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The future of apartment tech

At NAA’s recent Apartmentalize conference in Denver, the future of apartment tech was the subject of several of the educational session. Here is a summary of some of what was presented.

Setting a focus

The Apartmentalize conference is a huge event with over 11,000 attendees, 1,400 exhibitors and 80 educational sessions. While it is an excellent forum for gathering information on a variety of topics, it would take an army of attendees to take it all in. Consequently, Multihousing Pro elected to focus on the future of apartment tech.

10 innovations in 10 years

An early session sought to identify 10 technologies which may have the greatest impact on the operation of multifamily housing in the coming 10 years. The technologies are:

Augmented and virtual reality. Virtual reality in particular is expected to impact operations by enabling virtual self-guided tours of the property. It is expected to increase the trend of residents signing leases for properties that they have never actually visited.

Autonomous vehicles. Not only should operators consider having pick up and drop off points for automated vehicles, but they may also be able to reduce their parking area since a lot optimized for autonomous vehicles can park cars more densely than can a lot designed for human drivers. Autonomous flying vehicles are also coming.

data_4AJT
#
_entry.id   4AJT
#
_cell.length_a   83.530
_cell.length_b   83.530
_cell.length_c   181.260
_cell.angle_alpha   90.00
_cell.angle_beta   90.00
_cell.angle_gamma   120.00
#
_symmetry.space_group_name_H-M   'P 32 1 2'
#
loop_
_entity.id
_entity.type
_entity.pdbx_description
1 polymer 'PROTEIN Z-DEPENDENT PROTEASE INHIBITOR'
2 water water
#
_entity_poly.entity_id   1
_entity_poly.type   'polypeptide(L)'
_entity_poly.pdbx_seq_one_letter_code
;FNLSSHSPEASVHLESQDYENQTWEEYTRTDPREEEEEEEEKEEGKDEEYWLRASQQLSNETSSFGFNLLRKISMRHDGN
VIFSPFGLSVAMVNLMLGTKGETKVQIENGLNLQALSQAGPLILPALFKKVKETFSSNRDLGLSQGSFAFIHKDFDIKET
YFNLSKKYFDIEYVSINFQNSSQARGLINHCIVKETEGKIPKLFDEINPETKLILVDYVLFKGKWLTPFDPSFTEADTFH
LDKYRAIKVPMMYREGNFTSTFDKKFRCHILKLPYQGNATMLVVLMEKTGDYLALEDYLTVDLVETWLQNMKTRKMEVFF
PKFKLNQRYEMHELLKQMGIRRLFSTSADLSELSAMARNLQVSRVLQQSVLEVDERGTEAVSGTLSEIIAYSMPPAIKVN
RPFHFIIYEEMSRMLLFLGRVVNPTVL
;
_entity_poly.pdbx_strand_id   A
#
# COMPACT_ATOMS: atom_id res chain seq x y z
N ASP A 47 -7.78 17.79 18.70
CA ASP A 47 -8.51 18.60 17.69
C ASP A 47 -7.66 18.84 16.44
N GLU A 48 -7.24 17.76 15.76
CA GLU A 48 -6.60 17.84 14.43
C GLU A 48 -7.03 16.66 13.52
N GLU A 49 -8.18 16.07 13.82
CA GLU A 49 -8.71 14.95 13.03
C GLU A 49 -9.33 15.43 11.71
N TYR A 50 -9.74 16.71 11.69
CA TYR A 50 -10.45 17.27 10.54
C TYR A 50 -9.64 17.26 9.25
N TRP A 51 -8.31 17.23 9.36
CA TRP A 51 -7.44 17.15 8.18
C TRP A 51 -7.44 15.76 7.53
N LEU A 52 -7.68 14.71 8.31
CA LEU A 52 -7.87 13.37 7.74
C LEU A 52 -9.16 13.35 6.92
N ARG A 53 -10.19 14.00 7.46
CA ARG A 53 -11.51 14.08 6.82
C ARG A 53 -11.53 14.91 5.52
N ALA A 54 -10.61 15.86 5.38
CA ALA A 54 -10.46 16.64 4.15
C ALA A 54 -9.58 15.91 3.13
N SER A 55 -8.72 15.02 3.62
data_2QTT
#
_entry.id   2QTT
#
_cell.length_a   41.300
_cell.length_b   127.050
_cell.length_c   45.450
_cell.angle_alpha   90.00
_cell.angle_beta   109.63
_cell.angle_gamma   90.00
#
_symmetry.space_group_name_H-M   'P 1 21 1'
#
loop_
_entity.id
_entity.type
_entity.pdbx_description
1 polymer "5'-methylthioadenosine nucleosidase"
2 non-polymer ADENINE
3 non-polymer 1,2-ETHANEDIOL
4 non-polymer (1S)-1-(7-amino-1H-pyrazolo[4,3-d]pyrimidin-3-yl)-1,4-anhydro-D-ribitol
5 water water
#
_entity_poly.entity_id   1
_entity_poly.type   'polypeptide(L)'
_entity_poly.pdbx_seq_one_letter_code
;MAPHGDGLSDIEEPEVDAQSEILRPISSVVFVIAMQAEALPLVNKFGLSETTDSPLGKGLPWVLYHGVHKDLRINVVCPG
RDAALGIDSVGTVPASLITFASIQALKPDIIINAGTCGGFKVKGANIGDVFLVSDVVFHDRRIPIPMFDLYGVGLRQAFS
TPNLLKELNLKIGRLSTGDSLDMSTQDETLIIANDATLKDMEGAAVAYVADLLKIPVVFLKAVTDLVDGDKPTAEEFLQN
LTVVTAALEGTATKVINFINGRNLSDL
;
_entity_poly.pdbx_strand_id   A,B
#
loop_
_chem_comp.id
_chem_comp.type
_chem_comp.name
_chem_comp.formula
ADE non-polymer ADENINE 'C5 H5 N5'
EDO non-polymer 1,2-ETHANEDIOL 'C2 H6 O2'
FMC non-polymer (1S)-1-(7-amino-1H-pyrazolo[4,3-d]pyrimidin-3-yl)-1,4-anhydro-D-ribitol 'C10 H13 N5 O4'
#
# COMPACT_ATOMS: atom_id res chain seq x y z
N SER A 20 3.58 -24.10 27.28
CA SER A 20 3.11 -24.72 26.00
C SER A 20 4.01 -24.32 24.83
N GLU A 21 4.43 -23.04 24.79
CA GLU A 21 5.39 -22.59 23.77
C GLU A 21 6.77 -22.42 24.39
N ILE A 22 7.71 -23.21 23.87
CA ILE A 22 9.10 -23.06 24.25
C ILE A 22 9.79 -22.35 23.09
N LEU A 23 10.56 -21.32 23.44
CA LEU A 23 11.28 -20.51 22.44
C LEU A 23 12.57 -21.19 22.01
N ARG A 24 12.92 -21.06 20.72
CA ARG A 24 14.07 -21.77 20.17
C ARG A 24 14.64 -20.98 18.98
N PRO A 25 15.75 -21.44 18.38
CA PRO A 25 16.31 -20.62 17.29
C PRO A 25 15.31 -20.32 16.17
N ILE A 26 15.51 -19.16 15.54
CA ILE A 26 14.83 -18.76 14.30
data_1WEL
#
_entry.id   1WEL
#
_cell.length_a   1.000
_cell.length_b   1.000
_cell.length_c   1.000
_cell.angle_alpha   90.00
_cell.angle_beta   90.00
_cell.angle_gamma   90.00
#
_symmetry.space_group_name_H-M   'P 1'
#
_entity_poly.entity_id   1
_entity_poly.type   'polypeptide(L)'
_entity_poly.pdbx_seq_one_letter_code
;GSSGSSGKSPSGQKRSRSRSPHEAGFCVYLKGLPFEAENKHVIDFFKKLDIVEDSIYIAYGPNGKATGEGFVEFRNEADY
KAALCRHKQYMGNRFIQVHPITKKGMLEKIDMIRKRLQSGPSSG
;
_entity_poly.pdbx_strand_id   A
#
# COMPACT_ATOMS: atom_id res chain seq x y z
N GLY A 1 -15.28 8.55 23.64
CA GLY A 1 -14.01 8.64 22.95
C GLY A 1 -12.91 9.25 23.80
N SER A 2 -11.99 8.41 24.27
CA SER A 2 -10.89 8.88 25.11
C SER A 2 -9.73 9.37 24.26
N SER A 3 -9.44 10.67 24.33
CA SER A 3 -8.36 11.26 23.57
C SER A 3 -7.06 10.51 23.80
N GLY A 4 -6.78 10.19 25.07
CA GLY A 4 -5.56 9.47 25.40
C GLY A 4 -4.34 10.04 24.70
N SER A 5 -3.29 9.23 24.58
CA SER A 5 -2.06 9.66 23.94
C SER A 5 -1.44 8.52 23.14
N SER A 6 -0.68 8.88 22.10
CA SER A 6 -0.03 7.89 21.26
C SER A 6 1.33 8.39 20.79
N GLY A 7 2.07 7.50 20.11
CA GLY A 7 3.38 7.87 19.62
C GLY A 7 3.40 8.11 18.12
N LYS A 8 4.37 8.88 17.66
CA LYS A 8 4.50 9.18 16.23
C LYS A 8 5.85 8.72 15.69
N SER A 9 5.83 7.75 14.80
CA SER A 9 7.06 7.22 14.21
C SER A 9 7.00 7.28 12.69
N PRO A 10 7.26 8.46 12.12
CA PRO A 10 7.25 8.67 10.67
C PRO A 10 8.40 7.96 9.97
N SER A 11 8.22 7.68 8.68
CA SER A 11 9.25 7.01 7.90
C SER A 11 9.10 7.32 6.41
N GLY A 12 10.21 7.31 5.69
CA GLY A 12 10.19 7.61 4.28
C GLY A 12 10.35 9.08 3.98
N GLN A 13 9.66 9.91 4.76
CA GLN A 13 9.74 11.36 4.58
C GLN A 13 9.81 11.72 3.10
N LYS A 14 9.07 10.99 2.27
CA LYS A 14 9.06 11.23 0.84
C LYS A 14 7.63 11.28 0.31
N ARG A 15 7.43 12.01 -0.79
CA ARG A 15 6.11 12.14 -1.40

Delivery via drone or robot. This is being done in hotels today. Drone delivery of food will soon be available in Dallas and San Diego.

Battery power – both for cars and for local energy storage. Batteries can be used along with solar panels to provide power to your building when the sun is not shining. The popularity of electric cars will drive demand for charging stations at multifamily properties. Electric scooters and electric-motor-assisted bicycles will also require charging outlets to be available. Providing charging options should be a chargeable amenity and therefore a source of ancillary revenue for the property.

New money – cryptocurrencies. These may provide alternative rent payment systems.

Artificial Intelligence. AI is seen as an enabler of other technologies such as chatbots, smart building management and facial recognition. Chatbots are already in wide use. At one property, a chatbot was rated the number one customer service rep by users. Facial recognition is also being implemented both to identify customers and to do criminal background checks. Facial recognition systems also can track an individual as he walks around a property.